JV: This is the advantage that climate change has over us. We can have the data, but that doesn’t mean we always interpret it in a meaningful way. So the people whose job it is to protect communities can look at the fire weather index and see that wow, this is serious. And yet that doesn’t automatically translate into action, into oh my gosh, this could overrun the city, we should evacuate now. That’s why one of the things that really resonated for me was the idea of the Lucretius problem.

HCN: Tell us about the Lucretius problem.

JV: Lucretius was a poet and philosopher who lived in Rome during the first century BCE. The Lucretius problem, roughly paraphrased, is that the fool believes the tallest mountain of all is the tallest mountain that he himself has seen. In other words, we’re often limited by personal experience. If you haven’t felt it viscerally yourself, there’s a little part of you that can’t believe it’s possible.

HCN: Nobody could believe the Fort McMurray fire was going to be as bad as it was except for the volunteer firefighters from the nearby town of Slave Lake, who had experienced a fire of similar ferocity in 2011.

JV: The firefighters from Slave Lake were kind of a Greek chorus; the future had already happened to them. In a matter of hours, they lost 500 houses, they lost the library, they lost the city hall, they lost the radio station. They lost a third of the town in an afternoon.

What was most notable about that fire was the heat. People came back looking for the tractor mowers in their garage and found that the garage and the tractor mower had basically vaporized. That’s not what a house fire does, and it’s not what most wildfires do. But it’s what a 21st century fire is capable of doing.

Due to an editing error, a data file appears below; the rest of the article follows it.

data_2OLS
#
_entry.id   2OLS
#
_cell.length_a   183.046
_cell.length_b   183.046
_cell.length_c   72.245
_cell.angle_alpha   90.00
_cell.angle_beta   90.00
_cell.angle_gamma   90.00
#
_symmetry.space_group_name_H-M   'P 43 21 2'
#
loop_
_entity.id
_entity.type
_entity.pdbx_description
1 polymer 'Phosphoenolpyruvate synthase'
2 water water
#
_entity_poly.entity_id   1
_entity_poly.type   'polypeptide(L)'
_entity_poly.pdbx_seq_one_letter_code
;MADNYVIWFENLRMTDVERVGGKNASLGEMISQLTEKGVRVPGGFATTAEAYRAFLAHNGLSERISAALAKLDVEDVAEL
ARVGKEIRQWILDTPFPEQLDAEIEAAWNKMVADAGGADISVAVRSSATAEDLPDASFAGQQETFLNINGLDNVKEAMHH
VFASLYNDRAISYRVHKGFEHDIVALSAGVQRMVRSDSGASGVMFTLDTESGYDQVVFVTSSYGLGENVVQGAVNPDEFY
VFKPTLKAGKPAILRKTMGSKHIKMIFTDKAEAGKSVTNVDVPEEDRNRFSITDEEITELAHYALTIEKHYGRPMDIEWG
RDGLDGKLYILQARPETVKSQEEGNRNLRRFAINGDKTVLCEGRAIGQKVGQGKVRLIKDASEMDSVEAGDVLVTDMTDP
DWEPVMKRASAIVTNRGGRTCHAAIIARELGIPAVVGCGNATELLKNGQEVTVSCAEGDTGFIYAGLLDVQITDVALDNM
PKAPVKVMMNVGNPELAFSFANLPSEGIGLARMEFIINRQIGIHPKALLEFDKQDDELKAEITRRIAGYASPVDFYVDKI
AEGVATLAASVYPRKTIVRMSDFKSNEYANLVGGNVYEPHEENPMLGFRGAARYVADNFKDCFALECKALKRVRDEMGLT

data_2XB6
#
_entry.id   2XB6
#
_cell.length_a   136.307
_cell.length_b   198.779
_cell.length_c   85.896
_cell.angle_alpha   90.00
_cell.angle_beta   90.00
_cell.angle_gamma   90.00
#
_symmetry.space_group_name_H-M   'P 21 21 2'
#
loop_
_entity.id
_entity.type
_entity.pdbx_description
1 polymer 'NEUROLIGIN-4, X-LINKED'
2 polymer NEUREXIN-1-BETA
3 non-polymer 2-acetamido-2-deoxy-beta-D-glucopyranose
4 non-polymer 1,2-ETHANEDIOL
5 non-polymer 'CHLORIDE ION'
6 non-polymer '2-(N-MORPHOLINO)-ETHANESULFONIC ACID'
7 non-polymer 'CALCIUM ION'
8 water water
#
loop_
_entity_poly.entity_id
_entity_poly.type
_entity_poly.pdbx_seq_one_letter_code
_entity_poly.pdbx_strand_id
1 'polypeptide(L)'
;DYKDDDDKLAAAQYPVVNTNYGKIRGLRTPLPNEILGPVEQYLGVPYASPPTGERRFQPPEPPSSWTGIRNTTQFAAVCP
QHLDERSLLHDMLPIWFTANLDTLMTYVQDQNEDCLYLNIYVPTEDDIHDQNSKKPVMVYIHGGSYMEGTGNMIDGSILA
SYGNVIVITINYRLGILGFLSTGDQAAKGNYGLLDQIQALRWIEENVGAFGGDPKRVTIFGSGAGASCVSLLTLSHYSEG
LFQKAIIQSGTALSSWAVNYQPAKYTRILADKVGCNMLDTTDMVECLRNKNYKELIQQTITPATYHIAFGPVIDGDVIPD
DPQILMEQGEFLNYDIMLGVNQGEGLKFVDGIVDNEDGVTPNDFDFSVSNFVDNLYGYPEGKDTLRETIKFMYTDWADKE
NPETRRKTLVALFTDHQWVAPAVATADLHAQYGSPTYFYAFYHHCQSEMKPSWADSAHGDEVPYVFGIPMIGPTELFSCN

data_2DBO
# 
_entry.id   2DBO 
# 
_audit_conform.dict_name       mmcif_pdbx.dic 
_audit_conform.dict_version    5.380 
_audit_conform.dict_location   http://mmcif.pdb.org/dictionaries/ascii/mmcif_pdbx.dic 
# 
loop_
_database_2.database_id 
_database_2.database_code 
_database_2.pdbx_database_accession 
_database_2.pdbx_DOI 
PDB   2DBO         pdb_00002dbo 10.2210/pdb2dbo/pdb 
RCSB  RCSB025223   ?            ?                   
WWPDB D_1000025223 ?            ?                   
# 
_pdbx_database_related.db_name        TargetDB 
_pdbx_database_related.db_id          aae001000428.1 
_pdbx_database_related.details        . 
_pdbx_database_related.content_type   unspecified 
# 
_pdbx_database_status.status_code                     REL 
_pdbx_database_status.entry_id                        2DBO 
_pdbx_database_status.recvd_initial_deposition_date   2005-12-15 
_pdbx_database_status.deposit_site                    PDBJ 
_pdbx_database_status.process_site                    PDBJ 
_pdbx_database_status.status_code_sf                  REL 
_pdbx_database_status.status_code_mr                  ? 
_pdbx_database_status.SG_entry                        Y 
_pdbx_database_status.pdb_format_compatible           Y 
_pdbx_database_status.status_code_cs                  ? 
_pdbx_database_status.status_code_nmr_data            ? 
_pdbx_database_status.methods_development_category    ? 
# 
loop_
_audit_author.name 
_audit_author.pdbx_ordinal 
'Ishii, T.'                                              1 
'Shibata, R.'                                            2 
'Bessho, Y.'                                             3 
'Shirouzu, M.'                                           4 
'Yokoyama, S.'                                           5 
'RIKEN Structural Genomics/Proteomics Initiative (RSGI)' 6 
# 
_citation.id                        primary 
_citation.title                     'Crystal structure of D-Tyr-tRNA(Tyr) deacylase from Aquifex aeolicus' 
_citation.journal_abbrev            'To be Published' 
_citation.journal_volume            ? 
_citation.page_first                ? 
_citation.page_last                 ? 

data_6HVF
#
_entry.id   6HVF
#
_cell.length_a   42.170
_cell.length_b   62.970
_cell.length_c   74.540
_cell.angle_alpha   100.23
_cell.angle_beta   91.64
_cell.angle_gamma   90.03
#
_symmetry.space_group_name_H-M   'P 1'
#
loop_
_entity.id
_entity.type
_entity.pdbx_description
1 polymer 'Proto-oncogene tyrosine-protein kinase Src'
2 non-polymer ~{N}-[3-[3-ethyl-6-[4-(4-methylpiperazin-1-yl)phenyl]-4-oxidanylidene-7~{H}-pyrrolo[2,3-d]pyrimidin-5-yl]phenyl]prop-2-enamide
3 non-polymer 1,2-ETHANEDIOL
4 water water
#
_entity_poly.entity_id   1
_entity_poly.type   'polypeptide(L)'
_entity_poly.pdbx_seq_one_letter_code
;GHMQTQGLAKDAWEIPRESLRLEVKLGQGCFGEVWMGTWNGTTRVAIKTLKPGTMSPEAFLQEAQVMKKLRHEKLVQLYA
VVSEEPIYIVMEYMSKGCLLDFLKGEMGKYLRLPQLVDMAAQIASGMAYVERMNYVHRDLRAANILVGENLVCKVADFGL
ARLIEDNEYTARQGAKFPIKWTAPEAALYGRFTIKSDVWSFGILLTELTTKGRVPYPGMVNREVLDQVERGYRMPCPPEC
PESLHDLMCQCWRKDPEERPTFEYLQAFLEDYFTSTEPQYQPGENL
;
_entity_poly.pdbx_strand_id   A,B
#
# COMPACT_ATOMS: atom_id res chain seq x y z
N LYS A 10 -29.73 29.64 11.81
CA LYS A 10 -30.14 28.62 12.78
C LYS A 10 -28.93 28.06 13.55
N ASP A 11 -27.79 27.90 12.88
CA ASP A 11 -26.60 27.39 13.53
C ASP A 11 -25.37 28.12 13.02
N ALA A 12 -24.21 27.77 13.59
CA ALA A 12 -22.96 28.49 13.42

It was important to me to get at the psychological destabilization that results from that kind of fire. This place where you raised your kids, and might have been raised yourself, is gone. It isn’t like, well, the roof burned off, maybe we can rebuild. There’s simply nothing left. You’ve been negated.

It was important to me to get at the psychological destabilization that results from that kind of fire. 

HCN: During the Fort McMurray fire, the evacuation orders came very late, but the evacuation itself was almost miraculously smooth. And this was in an oil town with a definite rowdy side — it’s easy to imagine how it could have gone another way. What happened?

JV: I think people are going to be puzzling that out for a long time. Many of the workers in the bitumen camps were evacuated by jet — those facilities are so big that they have their own aerodromes. So most of the people in the endless lines of cars snaking through the flames in Fort McMurray worked in the industry as permanent employees. They owned real estate, they had families.